MINNEAPOLIS (AP) — A Minnesota congresswoman whose race has been roiled by the death of a third-party candidate urged supporters Friday to vote for her and the rest of the Democratic ticket on the November ballot, even though votes in her race won’t count under current circumstances.
In a statement, Democratic U.S. Rep. Angie Craig urged voters to mark their ballots in her race anyway. Minnesota began early voting and started mailing absentee ballots Sept. 18.
Craig is running for reelection against Republican challenger Tyler Kistner in a district that includes suburban and rural areas south of the Twin Cities. Also on the ballot is Adam Charles Weeks, of the Legal Marijuana Now Party, whose death this week triggered a provision in Minnesota law that postpones the contest until a special election in February.
“At this stage, there are still many outstanding questions,” Craig said. “You should continue to vote for the entire ballot, including for this congressional race. I can assure you that I am working tirelessly to get these answers as quickly as possible.”
Secretary of State Steve Simon said Thursday that state law requires a special election if a major-party nominee dies within 79 days of Election Day. Legal Marijuana Now has major-party status in Minnesota. Simon said the special election would be Feb. 9. The seat would become temporarily vacant when Craig’s term ends.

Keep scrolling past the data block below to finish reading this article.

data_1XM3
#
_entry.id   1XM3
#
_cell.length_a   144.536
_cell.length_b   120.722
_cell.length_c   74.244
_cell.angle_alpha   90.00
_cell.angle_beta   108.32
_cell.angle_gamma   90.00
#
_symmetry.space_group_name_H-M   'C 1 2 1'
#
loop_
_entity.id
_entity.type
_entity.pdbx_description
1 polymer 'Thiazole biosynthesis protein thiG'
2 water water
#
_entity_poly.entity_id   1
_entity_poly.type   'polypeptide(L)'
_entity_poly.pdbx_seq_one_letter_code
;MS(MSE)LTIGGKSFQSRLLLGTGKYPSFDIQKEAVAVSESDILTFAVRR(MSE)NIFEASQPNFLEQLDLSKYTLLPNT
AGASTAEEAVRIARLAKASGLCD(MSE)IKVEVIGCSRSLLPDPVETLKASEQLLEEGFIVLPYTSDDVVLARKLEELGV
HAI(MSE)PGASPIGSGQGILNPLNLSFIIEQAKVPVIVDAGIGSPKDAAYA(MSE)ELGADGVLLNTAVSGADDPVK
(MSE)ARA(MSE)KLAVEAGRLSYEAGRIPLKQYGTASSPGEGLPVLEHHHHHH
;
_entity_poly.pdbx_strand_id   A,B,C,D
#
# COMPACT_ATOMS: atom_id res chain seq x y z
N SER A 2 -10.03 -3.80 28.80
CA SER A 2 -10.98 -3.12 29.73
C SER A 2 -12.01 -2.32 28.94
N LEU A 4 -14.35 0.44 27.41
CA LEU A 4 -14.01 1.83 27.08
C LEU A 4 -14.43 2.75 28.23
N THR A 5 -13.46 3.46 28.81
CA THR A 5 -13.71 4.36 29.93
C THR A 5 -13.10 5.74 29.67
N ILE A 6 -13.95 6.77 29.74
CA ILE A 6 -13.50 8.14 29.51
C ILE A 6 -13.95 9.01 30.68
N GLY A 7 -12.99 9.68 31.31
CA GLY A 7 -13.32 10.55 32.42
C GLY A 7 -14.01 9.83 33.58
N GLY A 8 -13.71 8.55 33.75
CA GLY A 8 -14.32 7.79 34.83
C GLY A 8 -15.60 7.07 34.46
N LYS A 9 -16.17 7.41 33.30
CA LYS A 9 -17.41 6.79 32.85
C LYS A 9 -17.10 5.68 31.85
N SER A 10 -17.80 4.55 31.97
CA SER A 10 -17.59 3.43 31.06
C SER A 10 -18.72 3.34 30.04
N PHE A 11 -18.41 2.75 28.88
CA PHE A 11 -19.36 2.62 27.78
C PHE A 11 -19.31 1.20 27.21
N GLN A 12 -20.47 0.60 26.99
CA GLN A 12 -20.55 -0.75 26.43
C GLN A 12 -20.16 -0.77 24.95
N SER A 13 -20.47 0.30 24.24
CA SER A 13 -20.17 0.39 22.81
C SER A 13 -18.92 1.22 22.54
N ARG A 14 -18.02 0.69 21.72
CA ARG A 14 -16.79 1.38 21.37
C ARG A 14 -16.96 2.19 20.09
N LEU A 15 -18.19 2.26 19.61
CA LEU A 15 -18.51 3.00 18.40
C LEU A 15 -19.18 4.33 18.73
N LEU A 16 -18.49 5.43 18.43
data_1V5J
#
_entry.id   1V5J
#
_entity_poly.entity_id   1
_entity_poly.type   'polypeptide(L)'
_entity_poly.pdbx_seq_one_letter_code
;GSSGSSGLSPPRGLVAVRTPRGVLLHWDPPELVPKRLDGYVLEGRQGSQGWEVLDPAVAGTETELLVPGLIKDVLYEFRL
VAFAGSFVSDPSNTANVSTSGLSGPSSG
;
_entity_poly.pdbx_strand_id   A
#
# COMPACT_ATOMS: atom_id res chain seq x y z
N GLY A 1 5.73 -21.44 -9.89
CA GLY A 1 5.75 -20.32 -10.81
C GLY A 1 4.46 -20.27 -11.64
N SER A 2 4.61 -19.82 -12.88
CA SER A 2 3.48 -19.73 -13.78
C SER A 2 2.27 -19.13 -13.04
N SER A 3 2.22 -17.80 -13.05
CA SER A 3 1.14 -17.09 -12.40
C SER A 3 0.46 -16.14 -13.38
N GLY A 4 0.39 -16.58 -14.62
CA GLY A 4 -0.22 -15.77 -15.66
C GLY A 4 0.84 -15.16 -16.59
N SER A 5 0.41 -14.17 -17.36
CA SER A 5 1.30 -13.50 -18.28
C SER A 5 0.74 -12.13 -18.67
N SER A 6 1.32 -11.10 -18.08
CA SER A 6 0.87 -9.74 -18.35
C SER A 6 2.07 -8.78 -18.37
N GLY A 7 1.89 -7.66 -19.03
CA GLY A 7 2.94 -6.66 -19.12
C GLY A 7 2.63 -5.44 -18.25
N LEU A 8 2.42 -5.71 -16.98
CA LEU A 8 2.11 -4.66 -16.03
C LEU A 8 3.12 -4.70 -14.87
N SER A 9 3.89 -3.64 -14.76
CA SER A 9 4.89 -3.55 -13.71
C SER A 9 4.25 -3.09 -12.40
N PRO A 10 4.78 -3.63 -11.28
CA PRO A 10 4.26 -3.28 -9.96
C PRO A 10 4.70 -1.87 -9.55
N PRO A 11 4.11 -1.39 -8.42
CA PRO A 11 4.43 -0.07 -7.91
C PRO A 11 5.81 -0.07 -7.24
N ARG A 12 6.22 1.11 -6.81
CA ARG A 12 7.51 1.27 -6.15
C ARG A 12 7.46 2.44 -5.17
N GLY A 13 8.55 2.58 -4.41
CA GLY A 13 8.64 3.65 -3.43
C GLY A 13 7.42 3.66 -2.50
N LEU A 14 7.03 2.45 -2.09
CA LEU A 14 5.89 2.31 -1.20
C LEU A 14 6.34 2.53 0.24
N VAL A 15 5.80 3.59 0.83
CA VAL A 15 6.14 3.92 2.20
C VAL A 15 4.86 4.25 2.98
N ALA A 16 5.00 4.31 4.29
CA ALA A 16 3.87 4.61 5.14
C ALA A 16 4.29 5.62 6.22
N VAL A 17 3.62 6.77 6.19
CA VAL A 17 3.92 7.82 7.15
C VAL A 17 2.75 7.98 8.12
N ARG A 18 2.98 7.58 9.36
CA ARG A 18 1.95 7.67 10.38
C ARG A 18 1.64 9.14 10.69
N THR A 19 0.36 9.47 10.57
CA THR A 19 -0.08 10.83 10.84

Craig hinted that a legal challenge to the special election may be getting planned.
David Schultz, an election law expert at Hamline University and the University of Minnesota, said the strongest argument for challenging the need for a special election may be that federal law requires uniform days for elections — like the first Tuesday of November. Someone could argue that the state law violates that federal law, he said. The question would then become whether the federal court would agree, or say a state is able to set its procedures for handling the death of a candidate, he said.
Kister issued a statement saying he had directed his campaign to suspend all advertising out of respect for Weeks’ family and friends. The statement did not indicate whether he might be contemplating a challenge. Campaign spokesman Billy Grant said the secretary of state was “very clear” about the law, and they didn’t want to discuss hypotheticals.
Minnesota law was changed in 2013 to avoid a repeat of the state’s frenetic U.S. Senate election in 2002, when incumbent Paul Wellstone died in a plane crash less than two weeks before the election. Democrats replaced him with former Vice President Walter Mondale, who lost to Republican Norm Coleman.